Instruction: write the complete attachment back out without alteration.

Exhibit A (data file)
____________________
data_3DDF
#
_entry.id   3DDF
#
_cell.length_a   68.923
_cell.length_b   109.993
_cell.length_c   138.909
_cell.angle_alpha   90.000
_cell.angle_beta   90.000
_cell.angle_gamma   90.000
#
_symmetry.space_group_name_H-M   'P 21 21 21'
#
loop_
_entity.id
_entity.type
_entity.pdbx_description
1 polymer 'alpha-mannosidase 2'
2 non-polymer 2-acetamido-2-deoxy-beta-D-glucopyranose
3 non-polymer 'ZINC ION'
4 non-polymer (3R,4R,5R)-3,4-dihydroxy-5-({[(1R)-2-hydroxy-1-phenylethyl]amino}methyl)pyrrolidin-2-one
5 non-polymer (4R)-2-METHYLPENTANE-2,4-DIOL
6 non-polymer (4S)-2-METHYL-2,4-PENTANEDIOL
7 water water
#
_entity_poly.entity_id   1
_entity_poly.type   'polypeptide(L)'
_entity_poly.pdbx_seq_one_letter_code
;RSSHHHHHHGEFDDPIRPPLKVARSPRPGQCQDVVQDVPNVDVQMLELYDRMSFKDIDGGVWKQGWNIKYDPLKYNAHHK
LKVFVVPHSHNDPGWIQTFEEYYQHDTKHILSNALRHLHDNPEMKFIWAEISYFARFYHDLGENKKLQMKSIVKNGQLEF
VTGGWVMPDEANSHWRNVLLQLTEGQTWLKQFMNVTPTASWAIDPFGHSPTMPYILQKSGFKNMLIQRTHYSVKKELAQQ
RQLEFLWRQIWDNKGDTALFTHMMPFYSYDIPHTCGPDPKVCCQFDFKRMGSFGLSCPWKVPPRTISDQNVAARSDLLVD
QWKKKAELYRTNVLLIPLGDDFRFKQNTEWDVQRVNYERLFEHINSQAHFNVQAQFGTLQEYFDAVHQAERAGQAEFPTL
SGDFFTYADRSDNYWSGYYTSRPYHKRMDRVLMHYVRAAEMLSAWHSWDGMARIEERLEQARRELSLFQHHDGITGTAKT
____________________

data_3DDF
#
_entry.id   3DDF
#
_cell.length_a   68.923
_cell.length_b   109.993
_cell.length_c   138.909
_cell.angle_alpha   90.000
_cell.angle_beta   90.000
_cell.angle_gamma   90.000
#
_symmetry.space_group_name_H-M   'P 21 21 21'
#
loop_
_entity.id
_entity.type
_entity.pdbx_description
1 polymer 'alpha-mannosidase 2'
2 non-polymer 2-acetamido-2-deoxy-beta-D-glucopyranose
3 non-polymer 'ZINC ION'
4 non-polymer (3R,4R,5R)-3,4-dihydroxy-5-({[(1R)-2-hydroxy-1-phenylethyl]amino}methyl)pyrrolidin-2-one
5 non-polymer (4R)-2-METHYLPENTANE-2,4-DIOL
6 non-polymer (4S)-2-METHYL-2,4-PENTANEDIOL
7 water water
#
_entity_poly.entity_id   1
_entity_poly.type   'polypeptide(L)'
_entity_poly.pdbx_seq_one_letter_code
;RSSHHHHHHGEFDDPIRPPLKVARSPRPGQCQDVVQDVPNVDVQMLELYDRMSFKDIDGGVWKQGWNIKYDPLKYNAHHK
LKVFVVPHSHNDPGWIQTFEEYYQHDTKHILSNALRHLHDNPEMKFIWAEISYFARFYHDLGENKKLQMKSIVKNGQLEF
VTGGWVMPDEANSHWRNVLLQLTEGQTWLKQFMNVTPTASWAIDPFGHSPTMPYILQKSGFKNMLIQRTHYSVKKELAQQ
RQLEFLWRQIWDNKGDTALFTHMMPFYSYDIPHTCGPDPKVCCQFDFKRMGSFGLSCPWKVPPRTISDQNVAARSDLLVD
QWKKKAELYRTNVLLIPLGDDFRFKQNTEWDVQRVNYERLFEHINSQAHFNVQAQFGTLQEYFDAVHQAERAGQAEFPTL
SGDFFTYADRSDNYWSGYYTSRPYHKRMDRVLMHYVRAAEMLSAWHSWDGMARIEERLEQARRELSLFQHHDGITGTAKT